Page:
When the urethral mucosa is affected, frequent urination appears and sometimes cystitis develops. At an atypical course, vesicles may be absent, and in the foreskin, hyperemia develops, burning, itching is observed. In severe course erosive and ulcerative lesions occur, swelling of the skin, severe intoxication, fever. Frequent relapses lead to lymphostasis and elephantiasis of the genital organs.

Such prodromal phenomena with recurrent genital herpes like burning or tingling precedes the appearance of rashes. With recurrent genital herpes, the elements of the rash are the same as in the primary herpes, they are less pronounced. Hyperemic plaque 2 cm in diameter covered with vesicles. After the opening, erosions are formed, which heal after 1-2 weeks. In case of relapse, the lesions are located in men on the body and the head of the penis, in women - on the large and small labia, in the perineum and on the inner thighs. The regional lymph nodes in the second or third week become enlarged, dense, painful, there is no fluctuation, the lesion is usually one-sided. When the pelvic lymph nodes are affected, there is pain in the lower abdomen. The disease is often accompanied by headache, fever, malaise and myalgia. In atypical forms of genital herpes, one of the stages of development of the inflammatory process in the outbreak (erythema, blistering) or one of the components of inflammation (edema, hemorrhage, necrosis) or subjective symptoms (pruritus), which give the corresponding name atypical form genital herpes (erythematous, bullous, hemorrhagic, necrotic, itchy, etc.).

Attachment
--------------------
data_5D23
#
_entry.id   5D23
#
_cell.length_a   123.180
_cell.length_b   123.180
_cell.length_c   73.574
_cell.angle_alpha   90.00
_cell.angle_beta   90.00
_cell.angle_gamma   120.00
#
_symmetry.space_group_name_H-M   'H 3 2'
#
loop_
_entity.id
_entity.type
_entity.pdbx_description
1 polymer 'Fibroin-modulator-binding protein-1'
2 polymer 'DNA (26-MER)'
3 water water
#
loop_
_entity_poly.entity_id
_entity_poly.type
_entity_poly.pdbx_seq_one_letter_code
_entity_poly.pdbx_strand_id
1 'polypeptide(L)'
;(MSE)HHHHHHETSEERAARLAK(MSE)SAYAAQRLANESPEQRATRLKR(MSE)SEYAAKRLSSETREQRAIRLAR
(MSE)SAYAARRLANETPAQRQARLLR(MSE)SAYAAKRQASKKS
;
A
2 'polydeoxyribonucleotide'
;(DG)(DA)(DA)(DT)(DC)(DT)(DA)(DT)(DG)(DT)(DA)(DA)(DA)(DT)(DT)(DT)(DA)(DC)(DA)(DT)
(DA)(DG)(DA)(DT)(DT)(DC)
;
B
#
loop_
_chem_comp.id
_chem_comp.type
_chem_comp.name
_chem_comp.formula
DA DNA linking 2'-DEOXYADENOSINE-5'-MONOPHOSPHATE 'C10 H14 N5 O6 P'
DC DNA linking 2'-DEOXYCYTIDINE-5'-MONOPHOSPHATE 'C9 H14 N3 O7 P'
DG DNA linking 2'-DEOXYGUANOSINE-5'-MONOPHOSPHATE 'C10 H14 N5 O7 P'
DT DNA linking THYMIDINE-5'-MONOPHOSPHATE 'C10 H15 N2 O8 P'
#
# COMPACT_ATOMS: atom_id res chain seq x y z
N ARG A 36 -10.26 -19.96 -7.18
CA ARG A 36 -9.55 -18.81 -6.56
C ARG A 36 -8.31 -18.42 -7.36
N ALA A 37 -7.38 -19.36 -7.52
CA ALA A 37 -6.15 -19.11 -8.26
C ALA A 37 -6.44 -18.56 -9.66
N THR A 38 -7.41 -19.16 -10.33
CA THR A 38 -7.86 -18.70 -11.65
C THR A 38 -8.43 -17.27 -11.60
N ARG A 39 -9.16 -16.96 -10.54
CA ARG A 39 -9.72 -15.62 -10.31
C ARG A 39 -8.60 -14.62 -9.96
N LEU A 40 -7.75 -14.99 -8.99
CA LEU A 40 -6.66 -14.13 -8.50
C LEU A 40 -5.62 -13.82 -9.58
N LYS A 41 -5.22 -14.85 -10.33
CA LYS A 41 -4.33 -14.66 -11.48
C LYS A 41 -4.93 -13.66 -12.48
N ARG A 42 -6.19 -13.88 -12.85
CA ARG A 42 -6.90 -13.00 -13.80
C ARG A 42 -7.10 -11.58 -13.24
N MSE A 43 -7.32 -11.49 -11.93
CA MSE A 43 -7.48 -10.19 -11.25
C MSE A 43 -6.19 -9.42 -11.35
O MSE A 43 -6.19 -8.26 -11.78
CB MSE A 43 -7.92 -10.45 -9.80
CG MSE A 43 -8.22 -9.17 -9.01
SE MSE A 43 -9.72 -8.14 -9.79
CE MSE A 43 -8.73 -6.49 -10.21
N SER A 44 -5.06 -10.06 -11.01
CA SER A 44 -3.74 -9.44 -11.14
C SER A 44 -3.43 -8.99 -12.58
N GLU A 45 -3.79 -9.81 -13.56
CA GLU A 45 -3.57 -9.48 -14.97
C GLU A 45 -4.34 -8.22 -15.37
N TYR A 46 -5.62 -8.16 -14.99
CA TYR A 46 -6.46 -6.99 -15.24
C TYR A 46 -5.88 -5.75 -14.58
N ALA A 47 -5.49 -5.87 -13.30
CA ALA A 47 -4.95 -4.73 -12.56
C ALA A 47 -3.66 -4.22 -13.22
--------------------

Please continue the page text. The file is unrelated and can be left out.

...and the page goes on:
In women, atypical forms are more common than in men. In most patients, genital herpes is atypical and is accompanied by signs that can easily be mistaken for signs of other genital infections or dermatoses.

The course of genital herpes

In the course of recurrent genital herpes, there are 3 degrees of severity:

  • mild - exacerbation 3-4 times a year, remission not less than 4 months;
  • medium-severe - exacerbation 4-6 times a year, remission - 2 3 months;
  • severe - monthly exacerbations.

Reactivation of the virus after primary infection during the year occurs in 50-80% of patients. Antiviral drugs only reduce the titer of the virus, which the patient secretes into the external environment, and reduce the risk of transmission of infection 100-1000 times.


Pathomorphological changes are the same as with simple bubble dyspepsia.

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Treatment of genital herpes

Antiviral therapy should be used in all cases of diagnosis of genital herpes. Its objectives are to alleviate the symptoms of the disease, prevent complications and relapse.